First published in 1958 Montgomery's memoirs cover the full span of his career first as a regimental officer in the Royal Warwickshire Regiment and then as a Staff Officer.
His choice of the Warwickshires was due to his lack of money. He saw service in India before impressing with his courage, tactical skill and staff ability in the Great War. Despite his tactless uncompromising manner his career flourished between the wars but it was during the retreat to Dunkirk that his true brilliance as a commander revealed itself. The rest is history but in this autobiography we can hear Monty telling his side of the story of the great North African Campaign followed by the even more momentous battles against the enemy - and, sadly, the Allies - as he strove for victory in North West Europe. His interpretation of the great campaign is of huge importance and reveals the deep differences that existed between him and Eisenhower and other leading figures.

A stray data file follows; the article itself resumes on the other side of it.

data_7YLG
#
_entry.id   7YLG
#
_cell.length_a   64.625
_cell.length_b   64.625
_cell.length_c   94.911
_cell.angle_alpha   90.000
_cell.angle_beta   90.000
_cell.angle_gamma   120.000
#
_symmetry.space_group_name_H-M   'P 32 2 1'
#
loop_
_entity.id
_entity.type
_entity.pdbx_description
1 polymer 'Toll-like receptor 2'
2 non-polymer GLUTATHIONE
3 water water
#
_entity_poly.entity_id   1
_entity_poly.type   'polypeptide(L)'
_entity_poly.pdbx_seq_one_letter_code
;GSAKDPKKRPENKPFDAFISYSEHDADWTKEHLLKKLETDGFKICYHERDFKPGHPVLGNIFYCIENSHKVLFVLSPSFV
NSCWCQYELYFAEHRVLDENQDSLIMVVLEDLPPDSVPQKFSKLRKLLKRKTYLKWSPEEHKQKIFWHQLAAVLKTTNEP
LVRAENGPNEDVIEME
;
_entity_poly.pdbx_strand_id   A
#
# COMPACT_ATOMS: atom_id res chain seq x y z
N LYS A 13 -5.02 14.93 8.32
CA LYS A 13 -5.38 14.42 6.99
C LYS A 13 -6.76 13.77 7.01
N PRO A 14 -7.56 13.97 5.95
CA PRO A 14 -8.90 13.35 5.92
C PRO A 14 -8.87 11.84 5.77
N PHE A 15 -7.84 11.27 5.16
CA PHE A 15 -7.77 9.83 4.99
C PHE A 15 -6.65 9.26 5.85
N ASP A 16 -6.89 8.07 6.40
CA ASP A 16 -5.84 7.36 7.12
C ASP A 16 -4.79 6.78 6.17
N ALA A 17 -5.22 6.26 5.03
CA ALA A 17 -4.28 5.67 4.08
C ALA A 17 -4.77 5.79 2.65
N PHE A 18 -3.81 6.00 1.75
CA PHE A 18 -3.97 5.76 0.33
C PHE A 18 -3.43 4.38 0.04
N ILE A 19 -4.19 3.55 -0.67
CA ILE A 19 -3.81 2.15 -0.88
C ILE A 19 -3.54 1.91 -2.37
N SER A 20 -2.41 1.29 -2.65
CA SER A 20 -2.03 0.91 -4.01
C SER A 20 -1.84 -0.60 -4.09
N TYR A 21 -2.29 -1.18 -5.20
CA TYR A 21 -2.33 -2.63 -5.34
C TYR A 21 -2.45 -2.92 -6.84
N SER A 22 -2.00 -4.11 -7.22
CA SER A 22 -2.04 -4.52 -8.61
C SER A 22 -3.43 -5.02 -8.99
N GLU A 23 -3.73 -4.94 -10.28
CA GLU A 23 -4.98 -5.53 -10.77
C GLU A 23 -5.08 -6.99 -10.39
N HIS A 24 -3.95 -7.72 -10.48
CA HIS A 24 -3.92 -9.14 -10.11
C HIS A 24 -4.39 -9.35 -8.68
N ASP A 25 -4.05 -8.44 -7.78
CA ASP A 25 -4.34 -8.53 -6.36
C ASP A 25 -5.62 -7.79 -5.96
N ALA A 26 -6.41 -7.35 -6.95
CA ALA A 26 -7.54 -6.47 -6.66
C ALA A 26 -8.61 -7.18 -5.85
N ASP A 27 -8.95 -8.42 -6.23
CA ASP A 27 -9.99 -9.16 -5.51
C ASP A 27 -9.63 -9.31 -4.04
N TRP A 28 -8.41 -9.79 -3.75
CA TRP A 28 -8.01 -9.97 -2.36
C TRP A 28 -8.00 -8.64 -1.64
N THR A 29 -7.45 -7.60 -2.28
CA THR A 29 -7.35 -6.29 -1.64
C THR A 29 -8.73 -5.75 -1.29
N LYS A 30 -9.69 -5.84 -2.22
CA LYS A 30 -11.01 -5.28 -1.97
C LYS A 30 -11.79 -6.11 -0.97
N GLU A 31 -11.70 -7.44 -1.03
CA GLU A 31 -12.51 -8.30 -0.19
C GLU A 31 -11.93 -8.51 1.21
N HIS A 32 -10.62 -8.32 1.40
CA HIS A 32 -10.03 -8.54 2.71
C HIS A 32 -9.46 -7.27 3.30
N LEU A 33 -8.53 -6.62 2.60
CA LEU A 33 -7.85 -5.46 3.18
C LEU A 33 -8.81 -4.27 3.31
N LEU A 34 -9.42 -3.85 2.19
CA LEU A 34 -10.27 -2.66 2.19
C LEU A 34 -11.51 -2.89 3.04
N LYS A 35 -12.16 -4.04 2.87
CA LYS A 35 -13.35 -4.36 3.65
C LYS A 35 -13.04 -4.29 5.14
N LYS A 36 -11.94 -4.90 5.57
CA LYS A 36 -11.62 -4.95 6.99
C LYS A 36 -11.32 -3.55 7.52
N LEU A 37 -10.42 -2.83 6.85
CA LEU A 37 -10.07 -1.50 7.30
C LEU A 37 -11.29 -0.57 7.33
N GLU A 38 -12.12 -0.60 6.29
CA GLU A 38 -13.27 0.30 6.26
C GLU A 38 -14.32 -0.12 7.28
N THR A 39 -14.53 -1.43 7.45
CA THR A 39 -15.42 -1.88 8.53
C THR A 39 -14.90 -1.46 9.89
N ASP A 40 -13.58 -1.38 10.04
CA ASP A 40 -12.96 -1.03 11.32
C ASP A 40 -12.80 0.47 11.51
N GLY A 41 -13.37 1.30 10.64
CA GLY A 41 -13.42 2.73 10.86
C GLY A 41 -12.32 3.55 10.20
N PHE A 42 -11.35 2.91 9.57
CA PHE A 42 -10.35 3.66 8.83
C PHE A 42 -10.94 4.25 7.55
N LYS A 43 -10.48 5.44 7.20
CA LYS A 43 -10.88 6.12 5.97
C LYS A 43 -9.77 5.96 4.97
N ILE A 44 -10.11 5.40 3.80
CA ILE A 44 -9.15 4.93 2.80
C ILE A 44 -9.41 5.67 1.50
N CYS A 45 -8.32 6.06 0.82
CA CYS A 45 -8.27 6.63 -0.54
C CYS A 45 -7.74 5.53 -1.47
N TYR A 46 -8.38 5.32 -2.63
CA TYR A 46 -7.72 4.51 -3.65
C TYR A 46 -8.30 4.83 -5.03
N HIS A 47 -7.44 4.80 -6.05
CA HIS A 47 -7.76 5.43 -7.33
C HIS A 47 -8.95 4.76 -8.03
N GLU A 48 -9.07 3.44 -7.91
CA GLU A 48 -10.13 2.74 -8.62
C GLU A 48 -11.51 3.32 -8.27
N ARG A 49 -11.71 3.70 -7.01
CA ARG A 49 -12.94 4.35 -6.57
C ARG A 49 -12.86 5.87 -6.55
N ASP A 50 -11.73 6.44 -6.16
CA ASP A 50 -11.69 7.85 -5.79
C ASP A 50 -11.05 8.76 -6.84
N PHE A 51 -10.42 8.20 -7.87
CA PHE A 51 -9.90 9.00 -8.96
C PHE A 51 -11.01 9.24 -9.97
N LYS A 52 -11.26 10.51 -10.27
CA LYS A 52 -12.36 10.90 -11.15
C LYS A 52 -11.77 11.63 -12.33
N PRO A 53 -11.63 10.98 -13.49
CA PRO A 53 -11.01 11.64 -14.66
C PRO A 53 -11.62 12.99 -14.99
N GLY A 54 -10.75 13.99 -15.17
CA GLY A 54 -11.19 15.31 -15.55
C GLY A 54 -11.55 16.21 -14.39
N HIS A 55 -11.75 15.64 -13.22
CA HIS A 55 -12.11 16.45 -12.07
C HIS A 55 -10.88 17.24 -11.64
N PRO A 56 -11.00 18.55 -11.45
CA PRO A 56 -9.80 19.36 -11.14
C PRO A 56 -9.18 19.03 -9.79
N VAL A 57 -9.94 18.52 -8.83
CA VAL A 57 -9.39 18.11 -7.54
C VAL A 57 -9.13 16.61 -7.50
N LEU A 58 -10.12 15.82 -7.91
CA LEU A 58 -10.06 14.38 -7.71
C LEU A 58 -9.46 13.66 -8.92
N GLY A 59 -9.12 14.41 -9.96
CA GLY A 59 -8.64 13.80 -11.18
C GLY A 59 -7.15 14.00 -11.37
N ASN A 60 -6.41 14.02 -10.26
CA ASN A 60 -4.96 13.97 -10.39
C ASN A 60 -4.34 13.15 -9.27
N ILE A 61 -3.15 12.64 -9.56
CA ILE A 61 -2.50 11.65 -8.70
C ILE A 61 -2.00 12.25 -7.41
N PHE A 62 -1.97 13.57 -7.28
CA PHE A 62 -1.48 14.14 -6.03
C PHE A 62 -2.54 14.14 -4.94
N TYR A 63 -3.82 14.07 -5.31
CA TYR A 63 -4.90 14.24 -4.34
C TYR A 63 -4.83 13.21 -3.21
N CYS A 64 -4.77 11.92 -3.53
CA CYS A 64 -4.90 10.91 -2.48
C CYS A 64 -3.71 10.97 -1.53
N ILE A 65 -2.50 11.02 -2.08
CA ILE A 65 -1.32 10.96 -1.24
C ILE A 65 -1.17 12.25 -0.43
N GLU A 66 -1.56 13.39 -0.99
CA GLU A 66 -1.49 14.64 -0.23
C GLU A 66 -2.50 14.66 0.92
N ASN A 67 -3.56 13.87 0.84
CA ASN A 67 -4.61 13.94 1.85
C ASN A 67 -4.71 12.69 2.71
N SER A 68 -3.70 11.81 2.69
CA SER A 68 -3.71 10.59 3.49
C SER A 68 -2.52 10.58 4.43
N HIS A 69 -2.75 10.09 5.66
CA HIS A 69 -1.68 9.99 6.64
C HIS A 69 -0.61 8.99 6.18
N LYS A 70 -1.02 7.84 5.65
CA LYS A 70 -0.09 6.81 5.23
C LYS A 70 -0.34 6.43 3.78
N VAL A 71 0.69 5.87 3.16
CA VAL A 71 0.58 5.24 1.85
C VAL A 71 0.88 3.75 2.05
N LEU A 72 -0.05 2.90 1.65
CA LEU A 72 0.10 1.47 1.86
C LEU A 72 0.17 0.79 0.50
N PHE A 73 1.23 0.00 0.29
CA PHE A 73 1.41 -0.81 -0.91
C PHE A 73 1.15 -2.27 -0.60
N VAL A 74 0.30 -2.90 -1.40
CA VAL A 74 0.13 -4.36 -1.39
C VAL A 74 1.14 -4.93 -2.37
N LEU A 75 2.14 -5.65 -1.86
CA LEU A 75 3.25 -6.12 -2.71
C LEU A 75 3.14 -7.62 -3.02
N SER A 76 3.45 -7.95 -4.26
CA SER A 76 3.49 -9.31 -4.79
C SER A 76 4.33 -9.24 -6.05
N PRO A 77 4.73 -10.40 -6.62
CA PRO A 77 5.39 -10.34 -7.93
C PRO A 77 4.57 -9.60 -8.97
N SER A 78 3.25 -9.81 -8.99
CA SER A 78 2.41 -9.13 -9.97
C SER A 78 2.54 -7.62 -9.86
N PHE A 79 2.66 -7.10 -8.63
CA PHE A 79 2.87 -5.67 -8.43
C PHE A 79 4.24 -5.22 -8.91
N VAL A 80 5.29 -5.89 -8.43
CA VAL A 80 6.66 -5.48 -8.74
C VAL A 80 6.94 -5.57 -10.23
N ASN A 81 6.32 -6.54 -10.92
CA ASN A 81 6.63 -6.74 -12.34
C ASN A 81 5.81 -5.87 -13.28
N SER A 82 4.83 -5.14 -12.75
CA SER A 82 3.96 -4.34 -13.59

His career ended in disappointment and frustration being temperamentally unsuited to Whitehall and the political machinations of NATO.